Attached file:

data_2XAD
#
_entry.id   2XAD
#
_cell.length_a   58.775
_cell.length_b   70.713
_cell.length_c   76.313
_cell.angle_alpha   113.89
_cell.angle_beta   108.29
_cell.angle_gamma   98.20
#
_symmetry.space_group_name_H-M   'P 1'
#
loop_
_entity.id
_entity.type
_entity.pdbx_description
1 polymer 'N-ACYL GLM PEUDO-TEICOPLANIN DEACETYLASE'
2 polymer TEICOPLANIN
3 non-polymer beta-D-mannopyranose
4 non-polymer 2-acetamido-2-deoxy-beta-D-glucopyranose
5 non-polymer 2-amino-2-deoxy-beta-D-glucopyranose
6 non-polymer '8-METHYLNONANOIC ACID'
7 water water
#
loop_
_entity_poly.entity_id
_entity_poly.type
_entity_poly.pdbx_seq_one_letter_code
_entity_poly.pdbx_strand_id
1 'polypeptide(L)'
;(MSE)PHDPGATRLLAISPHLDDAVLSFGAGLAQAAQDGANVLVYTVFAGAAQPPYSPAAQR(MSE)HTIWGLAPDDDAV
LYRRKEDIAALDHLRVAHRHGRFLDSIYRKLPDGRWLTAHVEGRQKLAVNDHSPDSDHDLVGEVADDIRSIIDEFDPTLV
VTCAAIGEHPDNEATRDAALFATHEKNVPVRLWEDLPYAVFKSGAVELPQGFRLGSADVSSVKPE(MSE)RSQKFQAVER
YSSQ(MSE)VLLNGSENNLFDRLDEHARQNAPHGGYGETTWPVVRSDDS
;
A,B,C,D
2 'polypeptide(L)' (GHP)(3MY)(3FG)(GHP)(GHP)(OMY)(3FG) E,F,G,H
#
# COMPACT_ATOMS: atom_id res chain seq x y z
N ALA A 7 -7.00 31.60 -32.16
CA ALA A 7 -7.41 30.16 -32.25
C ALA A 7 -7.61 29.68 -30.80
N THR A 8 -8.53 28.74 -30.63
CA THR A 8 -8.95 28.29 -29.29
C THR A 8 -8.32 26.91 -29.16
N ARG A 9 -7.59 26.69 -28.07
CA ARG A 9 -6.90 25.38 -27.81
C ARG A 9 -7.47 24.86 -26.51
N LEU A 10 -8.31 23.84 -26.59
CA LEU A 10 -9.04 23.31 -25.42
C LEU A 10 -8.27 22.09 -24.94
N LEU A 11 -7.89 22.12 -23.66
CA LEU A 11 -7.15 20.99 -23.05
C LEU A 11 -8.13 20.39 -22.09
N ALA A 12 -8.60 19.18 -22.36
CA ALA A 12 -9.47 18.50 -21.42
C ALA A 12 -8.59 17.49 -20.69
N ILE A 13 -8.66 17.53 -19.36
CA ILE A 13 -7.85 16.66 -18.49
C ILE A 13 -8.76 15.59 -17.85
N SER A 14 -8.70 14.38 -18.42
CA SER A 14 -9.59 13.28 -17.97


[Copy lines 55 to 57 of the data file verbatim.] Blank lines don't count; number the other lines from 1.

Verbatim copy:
C LEU A 11 -8.13 20.39 -22.09
N ALA A 12 -8.60 19.18 -22.36
CA ALA A 12 -9.47 18.50 -21.42